.map((p) => p.services)
        .map((s) => s.map((p) => new BluetoothService.fromProto(p)).toList())
        .first
        .then((list) {
      _services.add(list);
      _isDiscoveringServices.add(false);
      return list;
    });

    await FlutterBlue.instance._channel
        .invokeMethod('discoverServices', id.toString());

    _isDiscoveringServices.add(true);

    return response;
  }

  /// Returns a list of Bluetooth GATT services offered by the remote device
  /// This function requires that discoverServices has been completed for this device
  Stream<List<BluetoothService>> get services async* {
    yield await FlutterBlue.instance._channel
        .invokeMethod('services', id.toString())
        .then((buffer) =>
            new protos.DiscoverServicesResult.fromBuffer(buffer).services)
        .then((i) => i.map((s) => new BluetoothService.fromProto(s)).toList());
    yield* _services.stream;
  }

  /// The current connection state of the device
  Stream<BluetoothDeviceState> get state async* {
    yield await FlutterBlue.instance._channel
        .invokeMethod('deviceState', id.toString())
        .then((buffer) => new protos.DeviceStateResponse.fromBuffer(buffer))
        .then((p) => BluetoothDeviceState.values[p.state.value]);

    yield* FlutterBlue.instance._methodStream
        .where((m) => m.method == "DeviceState")
        .map((m) => m.arguments)
        .map((buffer) => new protos.DeviceStateResponse.fromBuffer(buffer))
        .where((p) => p.remoteId == id.toString())
        .map((p) => BluetoothDeviceState.values[p.state.value]);
  }

  /// The MTU size in bytes
  Stream<int> get mtu async* {
    yield await FlutterBlue.instance._channel
        .invokeMethod('mtu', id.toString())
        .then((buffer) => new protos.MtuSizeResponse.fromBuffer(buffer))
        .then((p) => p.mtu);

    yield* FlutterBlue.instance._methodStream
        .where((m) => m.method == "MtuSize")
        .map((m) => m.arguments)
        .map((buffer) => new protos.MtuSizeResponse.fromBuffer(buffer))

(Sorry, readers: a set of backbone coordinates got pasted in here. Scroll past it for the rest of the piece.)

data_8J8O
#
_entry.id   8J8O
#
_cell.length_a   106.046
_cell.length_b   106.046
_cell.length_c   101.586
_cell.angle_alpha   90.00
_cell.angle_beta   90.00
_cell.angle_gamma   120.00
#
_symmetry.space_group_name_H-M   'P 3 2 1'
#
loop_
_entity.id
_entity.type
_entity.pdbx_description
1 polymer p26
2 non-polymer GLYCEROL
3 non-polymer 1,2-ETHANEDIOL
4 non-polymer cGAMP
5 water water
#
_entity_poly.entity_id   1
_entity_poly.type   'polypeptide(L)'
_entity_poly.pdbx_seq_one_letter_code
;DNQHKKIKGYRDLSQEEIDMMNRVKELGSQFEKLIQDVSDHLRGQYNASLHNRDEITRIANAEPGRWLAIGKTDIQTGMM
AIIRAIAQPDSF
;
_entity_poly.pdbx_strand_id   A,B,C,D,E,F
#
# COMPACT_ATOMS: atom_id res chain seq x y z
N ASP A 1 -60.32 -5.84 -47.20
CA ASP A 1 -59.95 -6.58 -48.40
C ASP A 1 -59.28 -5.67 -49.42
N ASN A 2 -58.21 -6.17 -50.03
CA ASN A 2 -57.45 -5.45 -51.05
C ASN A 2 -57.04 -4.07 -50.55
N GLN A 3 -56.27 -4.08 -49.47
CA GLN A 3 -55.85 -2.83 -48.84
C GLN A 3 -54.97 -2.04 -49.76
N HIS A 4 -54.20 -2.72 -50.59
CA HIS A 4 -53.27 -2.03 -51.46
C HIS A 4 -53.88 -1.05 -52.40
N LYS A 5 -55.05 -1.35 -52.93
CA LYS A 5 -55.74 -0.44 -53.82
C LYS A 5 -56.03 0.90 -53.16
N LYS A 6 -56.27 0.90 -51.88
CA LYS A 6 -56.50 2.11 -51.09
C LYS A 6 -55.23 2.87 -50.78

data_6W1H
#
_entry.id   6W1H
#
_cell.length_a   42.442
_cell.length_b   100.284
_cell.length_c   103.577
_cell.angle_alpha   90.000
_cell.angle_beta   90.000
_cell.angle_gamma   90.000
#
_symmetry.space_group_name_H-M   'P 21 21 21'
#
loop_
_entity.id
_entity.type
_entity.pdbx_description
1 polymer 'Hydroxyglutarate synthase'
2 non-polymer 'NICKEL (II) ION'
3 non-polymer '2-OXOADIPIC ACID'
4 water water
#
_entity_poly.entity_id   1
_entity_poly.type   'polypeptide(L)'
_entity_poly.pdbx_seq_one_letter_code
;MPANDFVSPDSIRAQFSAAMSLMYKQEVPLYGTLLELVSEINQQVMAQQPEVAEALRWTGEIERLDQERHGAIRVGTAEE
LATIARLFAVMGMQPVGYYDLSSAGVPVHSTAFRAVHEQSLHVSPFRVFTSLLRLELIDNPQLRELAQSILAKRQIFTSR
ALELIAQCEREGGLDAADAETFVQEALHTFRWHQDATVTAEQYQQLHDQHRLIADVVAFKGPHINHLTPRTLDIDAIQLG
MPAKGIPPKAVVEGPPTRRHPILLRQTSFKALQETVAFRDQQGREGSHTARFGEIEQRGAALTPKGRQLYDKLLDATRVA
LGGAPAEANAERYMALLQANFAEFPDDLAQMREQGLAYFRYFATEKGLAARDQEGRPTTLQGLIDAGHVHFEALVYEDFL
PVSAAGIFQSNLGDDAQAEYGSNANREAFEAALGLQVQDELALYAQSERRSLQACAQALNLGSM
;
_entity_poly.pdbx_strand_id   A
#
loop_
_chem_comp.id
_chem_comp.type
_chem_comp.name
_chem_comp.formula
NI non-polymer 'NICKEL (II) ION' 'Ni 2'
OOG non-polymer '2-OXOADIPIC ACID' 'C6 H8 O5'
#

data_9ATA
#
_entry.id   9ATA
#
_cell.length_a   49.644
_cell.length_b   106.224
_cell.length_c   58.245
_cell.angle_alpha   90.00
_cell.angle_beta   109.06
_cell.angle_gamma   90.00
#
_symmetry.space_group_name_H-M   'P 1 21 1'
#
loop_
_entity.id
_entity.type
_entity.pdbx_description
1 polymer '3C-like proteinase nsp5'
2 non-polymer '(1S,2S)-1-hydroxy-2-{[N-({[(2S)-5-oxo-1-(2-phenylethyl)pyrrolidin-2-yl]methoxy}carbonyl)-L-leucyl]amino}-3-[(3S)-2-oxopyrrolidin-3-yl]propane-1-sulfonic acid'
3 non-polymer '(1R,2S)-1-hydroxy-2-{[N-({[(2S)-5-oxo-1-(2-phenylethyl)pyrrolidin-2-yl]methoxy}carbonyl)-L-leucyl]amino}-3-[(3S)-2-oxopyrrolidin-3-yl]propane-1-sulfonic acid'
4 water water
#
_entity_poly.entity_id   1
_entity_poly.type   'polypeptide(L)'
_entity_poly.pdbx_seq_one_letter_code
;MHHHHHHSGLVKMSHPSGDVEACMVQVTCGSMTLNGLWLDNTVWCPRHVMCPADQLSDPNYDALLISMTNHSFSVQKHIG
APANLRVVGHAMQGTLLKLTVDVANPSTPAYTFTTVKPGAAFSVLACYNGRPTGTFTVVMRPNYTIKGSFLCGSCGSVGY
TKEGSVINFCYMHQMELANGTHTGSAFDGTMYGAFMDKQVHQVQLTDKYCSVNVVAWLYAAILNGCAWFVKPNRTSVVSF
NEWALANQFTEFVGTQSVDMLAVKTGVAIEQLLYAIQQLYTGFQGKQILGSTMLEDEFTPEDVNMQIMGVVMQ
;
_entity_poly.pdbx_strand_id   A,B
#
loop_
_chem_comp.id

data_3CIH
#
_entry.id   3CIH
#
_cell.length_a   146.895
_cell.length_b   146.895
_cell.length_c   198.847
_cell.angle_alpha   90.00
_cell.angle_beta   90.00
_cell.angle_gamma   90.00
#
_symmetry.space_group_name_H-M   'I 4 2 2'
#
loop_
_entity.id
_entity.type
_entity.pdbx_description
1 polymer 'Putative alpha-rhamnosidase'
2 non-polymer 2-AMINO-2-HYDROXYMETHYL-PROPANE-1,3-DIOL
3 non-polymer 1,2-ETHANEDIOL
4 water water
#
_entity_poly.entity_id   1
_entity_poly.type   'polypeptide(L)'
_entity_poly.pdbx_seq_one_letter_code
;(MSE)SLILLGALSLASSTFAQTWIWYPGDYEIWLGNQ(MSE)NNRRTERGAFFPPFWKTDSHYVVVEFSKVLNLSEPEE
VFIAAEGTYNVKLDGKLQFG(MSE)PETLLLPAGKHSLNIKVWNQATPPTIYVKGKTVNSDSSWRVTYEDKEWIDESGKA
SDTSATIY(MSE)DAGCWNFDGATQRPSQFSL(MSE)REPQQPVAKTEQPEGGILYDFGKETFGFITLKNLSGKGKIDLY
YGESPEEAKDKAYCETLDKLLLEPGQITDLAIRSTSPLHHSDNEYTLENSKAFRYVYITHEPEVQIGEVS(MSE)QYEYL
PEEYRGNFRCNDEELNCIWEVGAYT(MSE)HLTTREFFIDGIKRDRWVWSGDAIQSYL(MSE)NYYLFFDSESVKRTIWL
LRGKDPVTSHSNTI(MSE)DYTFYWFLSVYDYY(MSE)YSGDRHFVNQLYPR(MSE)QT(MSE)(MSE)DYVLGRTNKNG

.where((p) => p.remoteId == id.toString())
        .map((p) => p.mtu);
  }

  /// Request to change the MTU Size
  /// Throws error if request did not complete successfully
  Future<void> requestMtu(int desiredMtu) async {
    var request = protos.MtuSizeRequest.create()
      ..remoteId = id.toString()
      ..mtu = desiredMtu;

    return FlutterBlue.instance._channel
        .invokeMethod('requestMtu', request.writeToBuffer());
  }

  /// Indicates whether the Bluetooth Device can send a write without response
  Future<bool> get canSendWriteWithoutResponse =>
      new Future.error(new UnimplementedError());

  @override
  bool operator ==(Object other) =>
      identical(this, other) ||
      other is BluetoothDevice &&
          runtimeType == other.runtimeType &&
          id == other.id;

  @override
  int get hashCode => id.hashCode;

  @override
  String toString() {
    return 'BluetoothDevice{id: $id, name: $name, type: $type, isDiscoveringServices: ${_isDiscoveringServices.value}, _services: ${_services.value}';
  }
}

enum BluetoothDeviceType { unknown, classic, le, dual }

enum BluetoothDeviceState { disconnected, connecting, connected, disconnecting }

Answer

Question answered by nvoigt (source).

The default device cannot be null because of null safety.

You got this backwards. Null-safety is never the reason something can or cannot be null. You decide whether something can or cannot be null. It has been this way forever, the programmer decides if a variable sometimes is null. All null-safety does is force the programmer to share this secret arcane knowledge with their compiler, so the compiler can do it's job and warn the programmer if their logic contains mistakes.

So if you think that having no device for the start of the program (sounds reasonable), then you can decide to make it nullable. Use BluetoothDevice? as the type and it is nullable. And now your compiler can tell you all the places where you (mistakenly) assume it never is null. That's the great thing about null-safety. It's here to help you with whatever choice you make, not constrain you in your choices.

ANDROID-BLUETOOTH DART FLUTTER FLUTTER-PROVIDER